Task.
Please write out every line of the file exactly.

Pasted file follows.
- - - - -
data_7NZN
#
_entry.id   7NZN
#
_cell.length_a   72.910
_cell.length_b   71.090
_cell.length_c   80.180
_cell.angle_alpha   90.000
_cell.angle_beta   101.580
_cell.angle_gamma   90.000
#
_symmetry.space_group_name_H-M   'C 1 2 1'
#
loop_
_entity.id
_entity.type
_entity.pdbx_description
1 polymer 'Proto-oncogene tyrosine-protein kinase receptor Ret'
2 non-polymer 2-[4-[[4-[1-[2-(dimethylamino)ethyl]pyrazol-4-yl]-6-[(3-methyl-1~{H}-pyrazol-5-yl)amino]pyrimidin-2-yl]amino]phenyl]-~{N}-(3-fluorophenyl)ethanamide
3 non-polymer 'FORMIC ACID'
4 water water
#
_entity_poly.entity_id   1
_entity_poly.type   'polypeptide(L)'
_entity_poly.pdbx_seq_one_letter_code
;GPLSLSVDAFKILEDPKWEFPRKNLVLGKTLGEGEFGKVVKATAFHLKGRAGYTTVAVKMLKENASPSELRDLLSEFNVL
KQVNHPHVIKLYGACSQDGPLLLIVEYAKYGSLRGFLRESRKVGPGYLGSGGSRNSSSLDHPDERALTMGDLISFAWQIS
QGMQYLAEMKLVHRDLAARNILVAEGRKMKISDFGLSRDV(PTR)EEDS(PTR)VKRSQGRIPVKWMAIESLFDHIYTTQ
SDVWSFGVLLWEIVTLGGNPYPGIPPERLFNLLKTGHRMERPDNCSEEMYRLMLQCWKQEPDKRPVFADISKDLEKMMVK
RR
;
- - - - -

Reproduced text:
data_7NZN
#
_entry.id   7NZN
#
_cell.length_a   72.910
_cell.length_b   71.090
_cell.length_c   80.180
_cell.angle_alpha   90.000
_cell.angle_beta   101.580
_cell.angle_gamma   90.000
#
_symmetry.space_group_name_H-M   'C 1 2 1'
#
loop_
_entity.id
_entity.type
_entity.pdbx_description
1 polymer 'Proto-oncogene tyrosine-protein kinase receptor Ret'
2 non-polymer 2-[4-[[4-[1-[2-(dimethylamino)ethyl]pyrazol-4-yl]-6-[(3-methyl-1~{H}-pyrazol-5-yl)amino]pyrimidin-2-yl]amino]phenyl]-~{N}-(3-fluorophenyl)ethanamide
3 non-polymer 'FORMIC ACID'
4 water water
#
_entity_poly.entity_id   1
_entity_poly.type   'polypeptide(L)'
_entity_poly.pdbx_seq_one_letter_code
;GPLSLSVDAFKILEDPKWEFPRKNLVLGKTLGEGEFGKVVKATAFHLKGRAGYTTVAVKMLKENASPSELRDLLSEFNVL
KQVNHPHVIKLYGACSQDGPLLLIVEYAKYGSLRGFLRESRKVGPGYLGSGGSRNSSSLDHPDERALTMGDLISFAWQIS
QGMQYLAEMKLVHRDLAARNILVAEGRKMKISDFGLSRDV(PTR)EEDS(PTR)VKRSQGRIPVKWMAIESLFDHIYTTQ
SDVWSFGVLLWEIVTLGGNPYPGIPPERLFNLLKTGHRMERPDNCSEEMYRLMLQCWKQEPDKRPVFADISKDLEKMMVK
RR
;